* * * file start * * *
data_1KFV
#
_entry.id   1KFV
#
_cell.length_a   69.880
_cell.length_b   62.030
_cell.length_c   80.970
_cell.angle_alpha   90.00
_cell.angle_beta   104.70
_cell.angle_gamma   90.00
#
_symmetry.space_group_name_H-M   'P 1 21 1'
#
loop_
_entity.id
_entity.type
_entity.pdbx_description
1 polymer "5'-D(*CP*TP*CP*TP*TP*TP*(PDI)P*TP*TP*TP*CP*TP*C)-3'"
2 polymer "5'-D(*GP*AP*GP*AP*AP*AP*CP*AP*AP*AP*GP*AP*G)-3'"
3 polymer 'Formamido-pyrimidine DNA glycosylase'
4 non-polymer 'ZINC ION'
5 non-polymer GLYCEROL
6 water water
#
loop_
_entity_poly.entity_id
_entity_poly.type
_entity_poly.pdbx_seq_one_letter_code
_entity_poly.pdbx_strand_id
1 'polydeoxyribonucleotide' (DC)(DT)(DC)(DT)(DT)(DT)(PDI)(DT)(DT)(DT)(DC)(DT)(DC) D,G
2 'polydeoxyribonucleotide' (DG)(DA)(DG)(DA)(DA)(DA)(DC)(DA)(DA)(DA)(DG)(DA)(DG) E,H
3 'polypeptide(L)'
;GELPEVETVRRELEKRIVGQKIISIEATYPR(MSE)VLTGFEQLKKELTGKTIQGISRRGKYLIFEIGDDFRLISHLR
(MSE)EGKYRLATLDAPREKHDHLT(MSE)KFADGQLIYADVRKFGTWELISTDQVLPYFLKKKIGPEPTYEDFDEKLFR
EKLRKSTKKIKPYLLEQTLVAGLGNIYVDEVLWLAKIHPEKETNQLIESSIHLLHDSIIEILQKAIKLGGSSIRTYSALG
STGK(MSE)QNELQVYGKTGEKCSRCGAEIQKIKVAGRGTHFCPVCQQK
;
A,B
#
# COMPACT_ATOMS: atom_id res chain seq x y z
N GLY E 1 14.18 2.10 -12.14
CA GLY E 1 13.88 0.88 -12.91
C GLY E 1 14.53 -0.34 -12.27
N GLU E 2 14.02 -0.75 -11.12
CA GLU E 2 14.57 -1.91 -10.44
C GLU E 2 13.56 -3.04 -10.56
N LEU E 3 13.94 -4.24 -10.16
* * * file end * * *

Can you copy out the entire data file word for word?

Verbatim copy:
data_1KFV
#
_entry.id   1KFV
#
_cell.length_a   69.880
_cell.length_b   62.030
_cell.length_c   80.970
_cell.angle_alpha   90.00
_cell.angle_beta   104.70
_cell.angle_gamma   90.00
#
_symmetry.space_group_name_H-M   'P 1 21 1'
#
loop_
_entity.id
_entity.type
_entity.pdbx_description
1 polymer "5'-D(*CP*TP*CP*TP*TP*TP*(PDI)P*TP*TP*TP*CP*TP*C)-3'"
2 polymer "5'-D(*GP*AP*GP*AP*AP*AP*CP*AP*AP*AP*GP*AP*G)-3'"
3 polymer 'Formamido-pyrimidine DNA glycosylase'
4 non-polymer 'ZINC ION'
5 non-polymer GLYCEROL
6 water water
#
loop_
_entity_poly.entity_id
_entity_poly.type
_entity_poly.pdbx_seq_one_letter_code
_entity_poly.pdbx_strand_id
1 'polydeoxyribonucleotide' (DC)(DT)(DC)(DT)(DT)(DT)(PDI)(DT)(DT)(DT)(DC)(DT)(DC) D,G
2 'polydeoxyribonucleotide' (DG)(DA)(DG)(DA)(DA)(DA)(DC)(DA)(DA)(DA)(DG)(DA)(DG) E,H
3 'polypeptide(L)'
;GELPEVETVRRELEKRIVGQKIISIEATYPR(MSE)VLTGFEQLKKELTGKTIQGISRRGKYLIFEIGDDFRLISHLR
(MSE)EGKYRLATLDAPREKHDHLT(MSE)KFADGQLIYADVRKFGTWELISTDQVLPYFLKKKIGPEPTYEDFDEKLFR
EKLRKSTKKIKPYLLEQTLVAGLGNIYVDEVLWLAKIHPEKETNQLIESSIHLLHDSIIEILQKAIKLGGSSIRTYSALG
STGK(MSE)QNELQVYGKTGEKCSRCGAEIQKIKVAGRGTHFCPVCQQK
;
A,B
#
# COMPACT_ATOMS: atom_id res chain seq x y z
N GLY E 1 14.18 2.10 -12.14
CA GLY E 1 13.88 0.88 -12.91
C GLY E 1 14.53 -0.34 -12.27
N GLU E 2 14.02 -0.75 -11.12
CA GLU E 2 14.57 -1.91 -10.44
C GLU E 2 13.56 -3.04 -10.56
N LEU E 3 13.94 -4.24 -10.16